‘Don’t call me ma’am – I’m not the bloody Queen.’ – Jane Tennison
Helen Mirren (DCI Jane Tennison), Tom Bell (DS Tom Otley), Tom Wilkinson (Peter Rawlins), Mark Strong (Larry Hall), Ciaran Hinds (Edward Parker-Jones), Jonny Lee Miller (Anthony Field), Peter Capaldi (Vera Reynolds), Robert Glenister (Chris Hughes)
Identikit: DCI Jane Tennison gets her chance to lead a major murder inquiry, but has to battle her sexist male team members, who want her replaced.
Writer Lynda La Plante took the boring old police procedural and turned it into something challenging and ultimately moving. Helen Mirren had a career-defining role as Detective Chief Inspector Jane Tennison, fighting to do a good job in the face of fierce male hostility (at a time when female DCIs in London’s Metropolitan Police were rare). Series one, in which officers on her squad tried to get her replaced while she chased a rapist-murderer, was the best, but while the standard occasionally dipped in some of the subsequent seasons, the subplots of Tennison’s struggle for personal happiness, the termination of her pregnancy and her battle with alcoholism gave the character-driven drama greater impact than just about every other cop show of the time. Certainly by series 7, The Final Act, with Tennison confronting the death of her father (Frank Finlay) and receiving a heartrending apology from Sgt Otley (Tom Bell), who’d tried so hard to undermine her early on, Prime Suspect packed an emotional punch few drama serials ever match. The end, with Tennison alone with her drink problem, avoiding her own retirement party, was controversial. Some reviewers felt that the male scriptwriters wanted to punish the female protagonist for being successful. But hasn’t Tennison come through on her own terms? She was not a desk detective feathering her own career, but a dedicated case solver who successfully closed her final investigation, into the murder of a teenage girl. But she is not unscathed, having paid a similar personal price as Otley, both having sacrificed their personal lives and stared into the abyss of human degradation. The ending is sombre, but as Tennison leaves the office she has poise and even a faint smile. She did it her way, and a new phase of life without office politics, child killers and rapists awaits. Prime Suspect did for the British crime genre what Nordic noir is now doing for Scandinavia by shining a light on the underside of society, with stories tackling sexism, racism, paedophilia and prostitution. It won a shed-load of Baftas, Emmys and Golden Globes, and dwarfs all the whodunits and forensic shows that clog today’s TV schedules.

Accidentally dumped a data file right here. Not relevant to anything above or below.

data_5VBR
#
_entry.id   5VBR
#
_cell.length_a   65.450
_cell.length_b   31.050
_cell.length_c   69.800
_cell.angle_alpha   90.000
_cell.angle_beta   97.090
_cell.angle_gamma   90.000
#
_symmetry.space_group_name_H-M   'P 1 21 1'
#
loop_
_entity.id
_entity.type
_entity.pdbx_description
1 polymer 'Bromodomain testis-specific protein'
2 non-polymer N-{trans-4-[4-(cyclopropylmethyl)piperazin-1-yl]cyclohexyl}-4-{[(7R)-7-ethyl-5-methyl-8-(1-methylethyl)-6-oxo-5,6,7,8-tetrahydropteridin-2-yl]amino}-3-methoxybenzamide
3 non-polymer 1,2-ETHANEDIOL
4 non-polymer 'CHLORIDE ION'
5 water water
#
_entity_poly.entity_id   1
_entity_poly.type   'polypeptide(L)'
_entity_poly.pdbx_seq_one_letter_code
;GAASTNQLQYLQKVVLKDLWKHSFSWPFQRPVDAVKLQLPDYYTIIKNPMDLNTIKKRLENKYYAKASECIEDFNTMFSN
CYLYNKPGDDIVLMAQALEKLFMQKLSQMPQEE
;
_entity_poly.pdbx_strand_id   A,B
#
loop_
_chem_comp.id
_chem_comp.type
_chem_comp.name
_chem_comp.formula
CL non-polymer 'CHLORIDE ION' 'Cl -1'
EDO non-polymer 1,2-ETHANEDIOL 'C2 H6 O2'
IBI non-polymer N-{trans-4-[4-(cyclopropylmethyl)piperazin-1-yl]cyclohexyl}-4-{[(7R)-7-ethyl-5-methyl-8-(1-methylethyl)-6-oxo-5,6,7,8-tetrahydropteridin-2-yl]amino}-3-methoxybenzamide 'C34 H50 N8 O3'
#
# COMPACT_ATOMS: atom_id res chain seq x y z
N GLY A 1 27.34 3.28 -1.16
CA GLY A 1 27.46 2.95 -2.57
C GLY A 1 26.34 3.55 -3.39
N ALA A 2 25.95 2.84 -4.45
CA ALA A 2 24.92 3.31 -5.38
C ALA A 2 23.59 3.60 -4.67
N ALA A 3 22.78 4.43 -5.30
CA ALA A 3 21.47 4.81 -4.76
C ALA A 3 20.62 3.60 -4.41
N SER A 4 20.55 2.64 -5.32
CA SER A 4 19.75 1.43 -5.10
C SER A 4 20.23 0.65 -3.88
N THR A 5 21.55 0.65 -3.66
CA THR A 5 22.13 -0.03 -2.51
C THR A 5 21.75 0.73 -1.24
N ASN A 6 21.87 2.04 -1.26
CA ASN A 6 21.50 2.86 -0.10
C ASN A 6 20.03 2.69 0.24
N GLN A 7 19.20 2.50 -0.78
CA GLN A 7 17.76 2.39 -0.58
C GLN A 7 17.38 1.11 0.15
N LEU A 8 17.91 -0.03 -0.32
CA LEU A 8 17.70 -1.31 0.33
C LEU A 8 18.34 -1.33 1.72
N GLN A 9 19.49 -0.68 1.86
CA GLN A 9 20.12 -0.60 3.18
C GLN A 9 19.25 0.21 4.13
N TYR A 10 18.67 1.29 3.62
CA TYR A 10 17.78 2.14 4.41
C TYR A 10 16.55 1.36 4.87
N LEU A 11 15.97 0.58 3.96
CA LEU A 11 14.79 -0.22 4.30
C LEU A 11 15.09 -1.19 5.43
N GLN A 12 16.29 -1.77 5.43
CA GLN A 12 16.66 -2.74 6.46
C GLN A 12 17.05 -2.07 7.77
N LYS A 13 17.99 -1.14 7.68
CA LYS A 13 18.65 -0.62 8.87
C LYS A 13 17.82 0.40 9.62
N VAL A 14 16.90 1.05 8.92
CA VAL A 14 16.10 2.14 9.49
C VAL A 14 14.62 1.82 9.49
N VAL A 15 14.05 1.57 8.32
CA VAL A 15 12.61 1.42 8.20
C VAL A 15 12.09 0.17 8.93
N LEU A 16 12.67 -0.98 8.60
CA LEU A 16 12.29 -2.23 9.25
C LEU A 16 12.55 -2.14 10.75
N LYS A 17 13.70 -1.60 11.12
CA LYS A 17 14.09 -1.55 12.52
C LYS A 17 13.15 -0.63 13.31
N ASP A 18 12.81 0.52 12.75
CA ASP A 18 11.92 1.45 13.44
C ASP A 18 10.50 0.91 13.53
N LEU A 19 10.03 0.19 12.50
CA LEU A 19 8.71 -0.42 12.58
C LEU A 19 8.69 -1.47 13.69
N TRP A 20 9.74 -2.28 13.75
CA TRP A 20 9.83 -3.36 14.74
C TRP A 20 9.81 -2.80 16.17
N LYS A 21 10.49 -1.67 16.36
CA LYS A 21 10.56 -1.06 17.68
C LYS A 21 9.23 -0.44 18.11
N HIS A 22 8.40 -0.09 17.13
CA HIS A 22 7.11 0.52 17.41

Spin offs: Steer clear of the limp 2011 US reboot with Maria Bello. La Plante’s most recent series, Above Suspicion, also has nothing like the resonance of Prime Suspect. News that the author is writing a Prime Suspect prequel has cheered many fans – soon to be seen on ITV in the UK – but it will have to be distinctive and powerful to match Mirren’s series.
Classic episode: The whole of series three. Make no mistake, it’s strong stuff, but this season (Lynda La Plante’s last as writer) reveals a lot about Tennison (she rejects the man who loves her, later having an abortion). It’s also a dark story about child abuse, with powerful performances from David Thewlis and Peter Capaldi, along with the regular cast.
Music: The music for the first five series was done by Oscar-winning composer Stephen Warbeck.
Watercooler fact: Writer Lynda La Plante wanted to know how many female DCIs were in the London Metropolitan Police. On calling Scotland Yard she was told, ‘Oh, quite a number – four.’ She based Tennison on the one she interviewed, Jackie Malton.